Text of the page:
Played For:

  • Perth Wildcats 1990-2005


7c46bbf47c4a817f8cb4d8757050078bArriving in Australia shortly after narrowly missing out on an NBA roster in 1988, Ricky Grace lived up to his name from day dot.  “Amazing” Grace was all that and more, averaging 21 points (57% from the field) and handing out 7.5 assists, 4.7 rebounds and 2.6 steals in per game in his first season. While his amazing play was never questioned his longevity and tenacity for a career that lasted sixteen years is what became Ricky’s legacy.


A four-time NBL Champion, six-time Wildcats MVP and a member of the Australian Basketball Hall of Fame, there was little he didn’t achieve while on the opposite side of the globe to his hometown of Dallas, Texas.


Grace’s skillset was so revered that in 1993 that when Perth lost the championship to an impressive Melbourne Tigers team, Grace was named Finals MVP despite playing in a losing effort. Two years later Grace had become a naturalised Australian and suited up for the Boomers in the Sydney Olympics (2000), helping the team achieve a 4th place ranking, a finish which is still equal to our best Olympic performance ever.


Despite Ricky retiring, the accolades continued to pile up. Grace was named to the NBL’s 25th Anniversary All-Time team in 2003.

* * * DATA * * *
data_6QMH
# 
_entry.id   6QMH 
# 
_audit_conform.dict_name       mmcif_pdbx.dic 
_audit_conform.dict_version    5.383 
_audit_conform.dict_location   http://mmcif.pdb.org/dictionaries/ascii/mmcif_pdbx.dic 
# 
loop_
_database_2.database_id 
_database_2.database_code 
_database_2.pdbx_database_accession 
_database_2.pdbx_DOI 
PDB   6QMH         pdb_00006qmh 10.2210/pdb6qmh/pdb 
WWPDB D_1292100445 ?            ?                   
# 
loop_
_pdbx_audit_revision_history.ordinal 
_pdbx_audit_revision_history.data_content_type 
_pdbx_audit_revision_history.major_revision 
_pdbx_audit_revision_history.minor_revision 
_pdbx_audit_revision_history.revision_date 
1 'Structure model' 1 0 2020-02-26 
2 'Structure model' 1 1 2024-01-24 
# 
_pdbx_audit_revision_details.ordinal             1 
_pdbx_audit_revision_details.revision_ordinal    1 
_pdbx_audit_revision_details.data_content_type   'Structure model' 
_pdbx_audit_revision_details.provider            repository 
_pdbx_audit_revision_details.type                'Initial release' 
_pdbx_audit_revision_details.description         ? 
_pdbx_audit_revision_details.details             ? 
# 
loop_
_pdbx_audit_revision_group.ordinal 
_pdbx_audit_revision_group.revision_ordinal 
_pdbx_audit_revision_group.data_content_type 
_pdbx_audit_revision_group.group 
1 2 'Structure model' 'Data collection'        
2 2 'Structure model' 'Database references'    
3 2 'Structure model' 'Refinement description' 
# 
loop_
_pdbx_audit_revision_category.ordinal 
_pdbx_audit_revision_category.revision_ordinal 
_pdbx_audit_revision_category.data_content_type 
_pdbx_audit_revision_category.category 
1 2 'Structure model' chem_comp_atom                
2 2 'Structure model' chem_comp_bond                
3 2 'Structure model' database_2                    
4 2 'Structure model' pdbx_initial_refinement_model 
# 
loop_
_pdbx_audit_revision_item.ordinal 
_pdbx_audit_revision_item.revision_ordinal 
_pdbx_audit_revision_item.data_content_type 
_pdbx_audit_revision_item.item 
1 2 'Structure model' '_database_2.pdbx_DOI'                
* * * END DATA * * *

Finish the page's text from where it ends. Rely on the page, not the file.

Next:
This team was regarded as the best player’s in our game’s history, selected by a committee of basketball icons which included Barry Barnes, Adrian Hurley and Robyn Maher, to name but a few. As Australia’s basketball royalty put their opinions to the vote Grace received the sixth highest amount of votes behind only Andrew Gaze, Leroy Loggins, Mark Bradtke, James Crawford and Phil Smyth.


One word has followed Ricky Grace throughout his whole career and funnily enough it sums him up perfectly… simply AMAZING.


Career Statistics (per game averages in brackets)

Points – 8802 (18.3)

Assists – 3470 (7.2)

Rebounds – 2027 (4.2)

Steals – 734 (1.5)

Blocks – 296 (0.6)

Shooting Percentages – 47% FG, 40% 3P, 82% FT



  • 4x NBL Champion (1990, 1991, 1995, 2000)
  • 2x NBL Grand Final MVP (1990, 1993)
  • 4x All-NBL First Team (1991, 2001, 2002, 2003), named to the NBL’s 25th Anniversary Team
  • 6x Gordon Ellis Medal for Perth’s MVP (1991, 1997, 1998, 1999, 2001, 2002)
  • Number retired by Perth, named to Australian Basketball Hall of Fame (2004)
  • A member of Australian Boomers Olympic team (2000)
  • 12th All-Time in Points, 3rd All-Time in Assists, 8th All-Time in Steals, 1st in games, points, assists and steals for Perth.



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Author: Kyle Abbott (84 Posts)

Kyle has barracked for the North Melbourne Giants, Victoria Titans, Victoria Giants and the South Dragons. He’s hoping the Melbourne United don’t fold like the rest of them